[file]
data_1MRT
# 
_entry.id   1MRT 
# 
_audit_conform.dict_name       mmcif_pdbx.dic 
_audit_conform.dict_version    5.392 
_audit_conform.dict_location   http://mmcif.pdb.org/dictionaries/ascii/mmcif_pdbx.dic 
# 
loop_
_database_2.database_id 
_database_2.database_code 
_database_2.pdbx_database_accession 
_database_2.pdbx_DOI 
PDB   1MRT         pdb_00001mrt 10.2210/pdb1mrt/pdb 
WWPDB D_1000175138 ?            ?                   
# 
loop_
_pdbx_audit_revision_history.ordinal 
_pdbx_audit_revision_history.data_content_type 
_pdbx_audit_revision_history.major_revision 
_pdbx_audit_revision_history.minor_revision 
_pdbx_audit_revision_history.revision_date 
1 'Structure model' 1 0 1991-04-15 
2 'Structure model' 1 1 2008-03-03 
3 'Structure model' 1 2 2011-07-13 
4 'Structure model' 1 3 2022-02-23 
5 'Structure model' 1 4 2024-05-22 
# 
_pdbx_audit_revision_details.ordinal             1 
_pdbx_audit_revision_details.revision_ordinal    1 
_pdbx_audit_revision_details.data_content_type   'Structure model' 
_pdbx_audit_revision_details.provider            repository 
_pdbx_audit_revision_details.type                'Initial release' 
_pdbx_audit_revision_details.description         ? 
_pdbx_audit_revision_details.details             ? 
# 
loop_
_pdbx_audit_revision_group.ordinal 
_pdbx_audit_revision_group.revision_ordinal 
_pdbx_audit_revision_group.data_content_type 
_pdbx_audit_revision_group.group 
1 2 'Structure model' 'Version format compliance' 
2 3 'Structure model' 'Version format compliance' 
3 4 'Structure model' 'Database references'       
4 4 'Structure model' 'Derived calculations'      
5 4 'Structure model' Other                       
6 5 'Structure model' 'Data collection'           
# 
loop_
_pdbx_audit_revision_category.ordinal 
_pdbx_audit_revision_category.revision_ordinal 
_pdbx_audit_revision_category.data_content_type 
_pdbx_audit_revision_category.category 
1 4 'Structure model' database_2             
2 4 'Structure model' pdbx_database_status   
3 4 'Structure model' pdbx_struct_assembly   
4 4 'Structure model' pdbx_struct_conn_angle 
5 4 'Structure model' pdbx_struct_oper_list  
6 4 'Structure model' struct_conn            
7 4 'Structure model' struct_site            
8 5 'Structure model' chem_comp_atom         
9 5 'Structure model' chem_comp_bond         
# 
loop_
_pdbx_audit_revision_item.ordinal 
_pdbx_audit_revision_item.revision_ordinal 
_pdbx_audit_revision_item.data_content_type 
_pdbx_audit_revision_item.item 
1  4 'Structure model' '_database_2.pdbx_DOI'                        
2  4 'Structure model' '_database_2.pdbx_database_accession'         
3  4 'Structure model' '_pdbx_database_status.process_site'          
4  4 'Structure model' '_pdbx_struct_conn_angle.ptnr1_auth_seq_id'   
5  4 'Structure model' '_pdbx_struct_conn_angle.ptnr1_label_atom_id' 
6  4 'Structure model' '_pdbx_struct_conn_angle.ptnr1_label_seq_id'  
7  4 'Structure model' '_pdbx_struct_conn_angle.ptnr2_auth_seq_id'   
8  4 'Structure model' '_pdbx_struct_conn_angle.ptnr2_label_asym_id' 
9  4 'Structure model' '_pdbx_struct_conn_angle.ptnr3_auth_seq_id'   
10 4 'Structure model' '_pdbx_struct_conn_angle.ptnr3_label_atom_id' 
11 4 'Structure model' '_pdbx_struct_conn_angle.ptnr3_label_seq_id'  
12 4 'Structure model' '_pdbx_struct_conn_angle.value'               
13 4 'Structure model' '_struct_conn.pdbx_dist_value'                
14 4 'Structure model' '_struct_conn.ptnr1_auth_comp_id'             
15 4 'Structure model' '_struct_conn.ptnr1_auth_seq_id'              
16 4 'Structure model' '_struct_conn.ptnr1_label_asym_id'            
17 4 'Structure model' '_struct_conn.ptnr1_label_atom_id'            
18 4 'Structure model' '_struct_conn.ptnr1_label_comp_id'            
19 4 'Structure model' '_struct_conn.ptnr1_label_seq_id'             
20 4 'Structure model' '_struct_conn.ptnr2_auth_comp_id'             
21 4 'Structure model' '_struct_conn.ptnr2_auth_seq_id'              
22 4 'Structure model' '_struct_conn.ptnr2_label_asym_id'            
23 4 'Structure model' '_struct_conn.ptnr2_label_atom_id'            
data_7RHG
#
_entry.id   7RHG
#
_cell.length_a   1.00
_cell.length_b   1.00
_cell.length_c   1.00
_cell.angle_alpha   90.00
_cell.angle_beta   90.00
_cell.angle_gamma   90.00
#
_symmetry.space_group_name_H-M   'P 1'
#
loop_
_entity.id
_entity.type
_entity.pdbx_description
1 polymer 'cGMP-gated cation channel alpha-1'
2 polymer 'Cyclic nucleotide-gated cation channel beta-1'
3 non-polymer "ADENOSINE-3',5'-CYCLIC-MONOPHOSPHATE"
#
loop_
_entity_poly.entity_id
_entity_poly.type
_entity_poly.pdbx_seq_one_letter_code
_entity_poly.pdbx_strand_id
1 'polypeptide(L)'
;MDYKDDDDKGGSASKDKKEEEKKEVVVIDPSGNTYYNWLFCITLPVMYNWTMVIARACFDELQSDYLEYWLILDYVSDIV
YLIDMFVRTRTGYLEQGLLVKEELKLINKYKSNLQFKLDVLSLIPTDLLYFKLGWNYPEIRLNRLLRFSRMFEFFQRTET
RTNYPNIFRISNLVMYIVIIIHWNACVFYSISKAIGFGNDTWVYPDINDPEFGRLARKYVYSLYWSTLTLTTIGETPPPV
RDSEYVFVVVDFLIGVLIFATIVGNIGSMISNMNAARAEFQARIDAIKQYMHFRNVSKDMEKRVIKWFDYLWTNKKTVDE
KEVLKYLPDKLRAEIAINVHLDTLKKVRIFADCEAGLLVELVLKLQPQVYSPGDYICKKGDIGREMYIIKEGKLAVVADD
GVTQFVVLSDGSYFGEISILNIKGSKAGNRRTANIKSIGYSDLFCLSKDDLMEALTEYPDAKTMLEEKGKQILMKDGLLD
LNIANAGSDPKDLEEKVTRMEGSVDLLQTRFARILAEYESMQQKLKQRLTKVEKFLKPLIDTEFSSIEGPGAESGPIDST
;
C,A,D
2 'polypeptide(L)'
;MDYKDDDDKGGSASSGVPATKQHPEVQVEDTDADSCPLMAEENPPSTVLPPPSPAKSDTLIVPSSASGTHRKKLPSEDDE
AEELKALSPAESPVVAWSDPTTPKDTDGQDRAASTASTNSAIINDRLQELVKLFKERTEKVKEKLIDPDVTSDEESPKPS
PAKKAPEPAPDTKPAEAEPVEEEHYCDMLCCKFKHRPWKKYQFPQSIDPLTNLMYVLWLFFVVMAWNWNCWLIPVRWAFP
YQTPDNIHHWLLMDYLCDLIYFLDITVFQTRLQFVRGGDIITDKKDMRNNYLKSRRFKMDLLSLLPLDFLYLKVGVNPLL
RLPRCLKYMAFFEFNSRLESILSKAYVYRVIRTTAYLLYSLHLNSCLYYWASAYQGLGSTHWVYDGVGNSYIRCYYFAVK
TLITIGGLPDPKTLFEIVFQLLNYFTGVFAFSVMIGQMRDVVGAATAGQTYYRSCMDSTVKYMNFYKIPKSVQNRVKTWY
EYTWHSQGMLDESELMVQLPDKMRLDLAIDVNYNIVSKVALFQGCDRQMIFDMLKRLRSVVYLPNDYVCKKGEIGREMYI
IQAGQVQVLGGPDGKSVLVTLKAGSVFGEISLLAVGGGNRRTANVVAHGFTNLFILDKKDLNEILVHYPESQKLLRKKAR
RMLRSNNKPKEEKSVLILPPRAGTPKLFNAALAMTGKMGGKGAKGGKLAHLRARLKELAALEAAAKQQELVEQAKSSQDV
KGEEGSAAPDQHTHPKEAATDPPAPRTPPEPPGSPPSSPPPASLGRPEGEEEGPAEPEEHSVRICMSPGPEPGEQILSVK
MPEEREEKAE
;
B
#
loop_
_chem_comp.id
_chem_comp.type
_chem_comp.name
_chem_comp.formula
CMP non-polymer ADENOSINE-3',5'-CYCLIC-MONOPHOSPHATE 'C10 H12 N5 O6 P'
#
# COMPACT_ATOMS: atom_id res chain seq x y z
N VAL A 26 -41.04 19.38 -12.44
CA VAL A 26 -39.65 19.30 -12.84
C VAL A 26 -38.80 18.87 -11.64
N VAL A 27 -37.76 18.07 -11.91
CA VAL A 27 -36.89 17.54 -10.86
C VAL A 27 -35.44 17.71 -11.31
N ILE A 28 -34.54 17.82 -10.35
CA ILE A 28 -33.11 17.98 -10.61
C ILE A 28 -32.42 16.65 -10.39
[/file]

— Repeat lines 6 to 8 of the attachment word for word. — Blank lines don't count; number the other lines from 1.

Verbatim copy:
_audit_conform.dict_version    5.392 
_audit_conform.dict_location   http://mmcif.pdb.org/dictionaries/ascii/mmcif_pdbx.dic 
# 